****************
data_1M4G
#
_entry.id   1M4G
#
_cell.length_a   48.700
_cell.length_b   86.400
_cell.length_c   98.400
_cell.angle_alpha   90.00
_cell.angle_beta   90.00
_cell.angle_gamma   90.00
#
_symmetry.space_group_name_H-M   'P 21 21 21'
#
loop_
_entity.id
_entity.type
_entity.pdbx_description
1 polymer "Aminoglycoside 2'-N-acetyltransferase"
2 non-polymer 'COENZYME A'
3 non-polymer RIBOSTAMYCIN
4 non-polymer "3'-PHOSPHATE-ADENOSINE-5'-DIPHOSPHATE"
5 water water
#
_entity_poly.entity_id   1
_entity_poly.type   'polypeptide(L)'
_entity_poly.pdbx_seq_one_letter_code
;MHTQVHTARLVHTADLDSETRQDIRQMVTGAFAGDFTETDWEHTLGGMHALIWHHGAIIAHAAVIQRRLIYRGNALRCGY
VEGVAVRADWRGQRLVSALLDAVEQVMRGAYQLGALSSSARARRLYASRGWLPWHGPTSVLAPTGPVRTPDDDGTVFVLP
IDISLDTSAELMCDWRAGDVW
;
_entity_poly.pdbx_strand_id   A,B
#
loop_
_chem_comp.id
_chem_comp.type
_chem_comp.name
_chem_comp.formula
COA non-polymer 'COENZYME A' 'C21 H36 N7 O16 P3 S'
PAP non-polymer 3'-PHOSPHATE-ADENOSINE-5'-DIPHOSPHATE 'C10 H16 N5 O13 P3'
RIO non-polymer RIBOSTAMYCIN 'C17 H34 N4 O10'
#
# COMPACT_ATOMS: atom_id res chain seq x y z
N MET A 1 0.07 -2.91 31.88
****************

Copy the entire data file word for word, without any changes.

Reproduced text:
data_1M4G
#
_entry.id   1M4G
#
_cell.length_a   48.700
_cell.length_b   86.400
_cell.length_c   98.400
_cell.angle_alpha   90.00
_cell.angle_beta   90.00
_cell.angle_gamma   90.00
#
_symmetry.space_group_name_H-M   'P 21 21 21'
#
loop_
_entity.id
_entity.type
_entity.pdbx_description
1 polymer "Aminoglycoside 2'-N-acetyltransferase"
2 non-polymer 'COENZYME A'
3 non-polymer RIBOSTAMYCIN
4 non-polymer "3'-PHOSPHATE-ADENOSINE-5'-DIPHOSPHATE"
5 water water
#
_entity_poly.entity_id   1
_entity_poly.type   'polypeptide(L)'
_entity_poly.pdbx_seq_one_letter_code
;MHTQVHTARLVHTADLDSETRQDIRQMVTGAFAGDFTETDWEHTLGGMHALIWHHGAIIAHAAVIQRRLIYRGNALRCGY
VEGVAVRADWRGQRLVSALLDAVEQVMRGAYQLGALSSSARARRLYASRGWLPWHGPTSVLAPTGPVRTPDDDGTVFVLP
IDISLDTSAELMCDWRAGDVW
;
_entity_poly.pdbx_strand_id   A,B
#
loop_
_chem_comp.id
_chem_comp.type
_chem_comp.name
_chem_comp.formula
COA non-polymer 'COENZYME A' 'C21 H36 N7 O16 P3 S'
PAP non-polymer 3'-PHOSPHATE-ADENOSINE-5'-DIPHOSPHATE 'C10 H16 N5 O13 P3'
RIO non-polymer RIBOSTAMYCIN 'C17 H34 N4 O10'
#
# COMPACT_ATOMS: atom_id res chain seq x y z
N MET A 1 0.07 -2.91 31.88